Monochrome images in ImageMagick?

How do you convert an image to monochrome using ImageMagicks’s convert? Well it’s not for the lack of options, but not all of them produces a file that is actually encoded as a 1 bit per pixel B/W monochrome file. According to the documentation we have:

And if your output is a png file then there is also:

Which purportedly must be used together with one of the other options.

Let us start by taking a look at the first one:

-type type

the image type.

Choose from: , , , , , , , , or.

Normally, when a format supports different subformats such as grayscale and truecolor, the encoder will try to choose an efficient subformat. The -type option can be used to override this behavior. For example, to prevent a JPEG from being written in grayscale format even though only gray pixels are present, use.

$ convert bird.png -type TrueColor bird.jpg

Similarly, use -type TrueColorMatte to force the encoder to write an alpha channel even though the image is opaque, if the output format supports transparency.

Use -type optimize to ensure the image is written in the smallest possible file size.

From that description it surely sounds like that this should create a true monochrome image, right?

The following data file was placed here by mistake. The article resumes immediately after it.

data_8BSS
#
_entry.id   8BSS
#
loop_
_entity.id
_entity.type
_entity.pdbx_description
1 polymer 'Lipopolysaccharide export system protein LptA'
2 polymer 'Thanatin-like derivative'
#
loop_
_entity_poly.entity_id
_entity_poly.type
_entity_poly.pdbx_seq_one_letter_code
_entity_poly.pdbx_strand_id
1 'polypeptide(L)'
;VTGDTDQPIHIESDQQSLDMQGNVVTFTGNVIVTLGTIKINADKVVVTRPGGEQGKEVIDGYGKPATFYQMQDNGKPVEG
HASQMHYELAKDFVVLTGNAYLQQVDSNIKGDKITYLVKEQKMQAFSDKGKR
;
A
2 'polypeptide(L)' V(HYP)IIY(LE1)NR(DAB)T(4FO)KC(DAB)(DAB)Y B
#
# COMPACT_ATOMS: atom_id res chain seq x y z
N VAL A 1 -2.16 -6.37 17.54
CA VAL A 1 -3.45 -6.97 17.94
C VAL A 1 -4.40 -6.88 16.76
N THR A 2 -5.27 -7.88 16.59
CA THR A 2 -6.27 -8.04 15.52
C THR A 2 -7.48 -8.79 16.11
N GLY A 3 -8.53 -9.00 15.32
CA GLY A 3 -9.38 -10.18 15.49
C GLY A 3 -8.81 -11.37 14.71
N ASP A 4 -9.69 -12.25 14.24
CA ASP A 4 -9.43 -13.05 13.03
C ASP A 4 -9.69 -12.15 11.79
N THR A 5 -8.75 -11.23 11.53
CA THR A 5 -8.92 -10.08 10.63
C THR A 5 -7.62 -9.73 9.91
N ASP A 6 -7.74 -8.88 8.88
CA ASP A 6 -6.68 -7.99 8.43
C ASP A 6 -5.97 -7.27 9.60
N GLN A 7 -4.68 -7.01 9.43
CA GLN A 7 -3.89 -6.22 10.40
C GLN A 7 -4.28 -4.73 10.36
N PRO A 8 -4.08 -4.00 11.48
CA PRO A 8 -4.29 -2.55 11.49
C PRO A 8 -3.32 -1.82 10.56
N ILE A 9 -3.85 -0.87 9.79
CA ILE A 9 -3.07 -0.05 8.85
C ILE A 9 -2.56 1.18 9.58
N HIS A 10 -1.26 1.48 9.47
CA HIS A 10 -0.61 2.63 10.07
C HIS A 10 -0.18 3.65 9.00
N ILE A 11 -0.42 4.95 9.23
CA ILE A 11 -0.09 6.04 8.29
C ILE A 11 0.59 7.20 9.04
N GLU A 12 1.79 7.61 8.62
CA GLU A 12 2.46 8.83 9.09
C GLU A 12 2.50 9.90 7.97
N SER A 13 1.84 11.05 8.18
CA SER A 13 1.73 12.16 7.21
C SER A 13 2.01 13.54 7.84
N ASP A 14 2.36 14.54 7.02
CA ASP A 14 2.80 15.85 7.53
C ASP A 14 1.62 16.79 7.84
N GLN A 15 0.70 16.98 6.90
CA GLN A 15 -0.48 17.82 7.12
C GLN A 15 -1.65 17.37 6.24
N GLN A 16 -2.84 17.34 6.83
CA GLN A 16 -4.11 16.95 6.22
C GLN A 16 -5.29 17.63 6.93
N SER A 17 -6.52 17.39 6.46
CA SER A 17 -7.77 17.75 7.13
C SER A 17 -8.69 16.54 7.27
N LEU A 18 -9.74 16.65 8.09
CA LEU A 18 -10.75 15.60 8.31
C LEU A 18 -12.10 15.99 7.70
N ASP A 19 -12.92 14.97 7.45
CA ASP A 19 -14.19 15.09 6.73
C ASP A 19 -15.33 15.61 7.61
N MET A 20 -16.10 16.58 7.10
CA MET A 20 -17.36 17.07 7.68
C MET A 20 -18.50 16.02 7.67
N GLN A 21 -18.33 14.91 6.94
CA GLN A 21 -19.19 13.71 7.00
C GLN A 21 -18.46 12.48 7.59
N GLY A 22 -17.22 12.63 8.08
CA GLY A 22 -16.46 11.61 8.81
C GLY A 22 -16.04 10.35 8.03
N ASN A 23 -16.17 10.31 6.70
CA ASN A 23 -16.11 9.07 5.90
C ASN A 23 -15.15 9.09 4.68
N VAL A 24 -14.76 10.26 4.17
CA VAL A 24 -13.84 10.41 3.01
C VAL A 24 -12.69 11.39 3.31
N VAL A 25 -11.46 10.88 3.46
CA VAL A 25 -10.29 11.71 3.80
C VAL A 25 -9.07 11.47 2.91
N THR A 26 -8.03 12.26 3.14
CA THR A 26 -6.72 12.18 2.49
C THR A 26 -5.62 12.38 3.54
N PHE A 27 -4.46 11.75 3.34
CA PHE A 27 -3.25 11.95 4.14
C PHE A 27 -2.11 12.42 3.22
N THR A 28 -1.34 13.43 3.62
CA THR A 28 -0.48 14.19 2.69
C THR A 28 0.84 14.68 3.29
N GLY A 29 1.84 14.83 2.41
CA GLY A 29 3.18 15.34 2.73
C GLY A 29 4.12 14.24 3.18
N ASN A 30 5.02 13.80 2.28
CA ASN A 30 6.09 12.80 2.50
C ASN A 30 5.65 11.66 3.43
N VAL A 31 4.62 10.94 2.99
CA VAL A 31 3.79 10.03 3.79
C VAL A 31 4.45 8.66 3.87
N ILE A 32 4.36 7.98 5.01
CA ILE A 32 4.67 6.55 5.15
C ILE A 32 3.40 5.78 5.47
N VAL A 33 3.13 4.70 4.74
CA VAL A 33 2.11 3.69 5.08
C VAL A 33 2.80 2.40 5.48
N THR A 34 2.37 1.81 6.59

$ convert magick:wizard -type Bilevel type-bilevel.bmp
$ identify type-bilevel.bmp
type-bilevel.bmp BMP 480x640 480x640+0+0 8-bit sRGB 922KB 0.000u 0:00.002

8-bit sRGB? That doesn’t sounds like monochrome to me. But at least the image is dithered:

type-bilevelSo what about the next one? The name surely sounds like it should be the right one, or…?

-depth value

depth of the image.

This the number of bits in a color sample within a pixel. Use this option to specify the depth of raw images whose depth is unknown such as GRAY, RGB, or CMYK, or to change the depth of any image after it has been read.

Doesn’t says anything about whether it will have any influence on the output format. But let us try it:

$ convert magick:wizard -depth 1 depth-1.bmp
$ identify depth-1.bmp
depth-1.bmp BMP 480x640 480x640+0+0 8-bit sRGB 256c 177KB 0.016u 0:00.014

Nope, that didn’t work either, but this time it got changed into a 256 entry palette based image apparently. It is also still a 3 channel rgb image, wich probably isn’t surprising as we didn’t tell it to change the colorspace:

depth-1So maybe we should change the colorspace too with -colorspace:

-colorspace value

Set the image colorspace.

Choices are:

   CMY          CMYK         Gray         HCL
   HCLp         HSB          HSI          HSL
   HSV          HWB          Lab          LCHab
   LCHuv        LMS          Log          Luv
   OHTA         Rec601YCbCr  Rec709YCbCr  RGB
   scRGB        sRGB         Transparent  XYZ
   YCbCr        YCC          YDbDr        YIQ
   YPbPr        YUV

To print a complete list of colorspaces, use -list colorspace.

So let us try with “Gray” colorspace:

$ convert magick:wizard -depth 1 -colorspace Gray depth-1-colorspace-gray.bmp
$ identify depth-1-colorspace-gray.bmp
depth-1-colorspace-gray.bmp BMP 480x640 480x640+0+0 8-bit sRGB 922KB 0.000u 0:00.001

Nope still RGB, and this time it didn’t even bother dithering the image:depth-1-colorspace-gray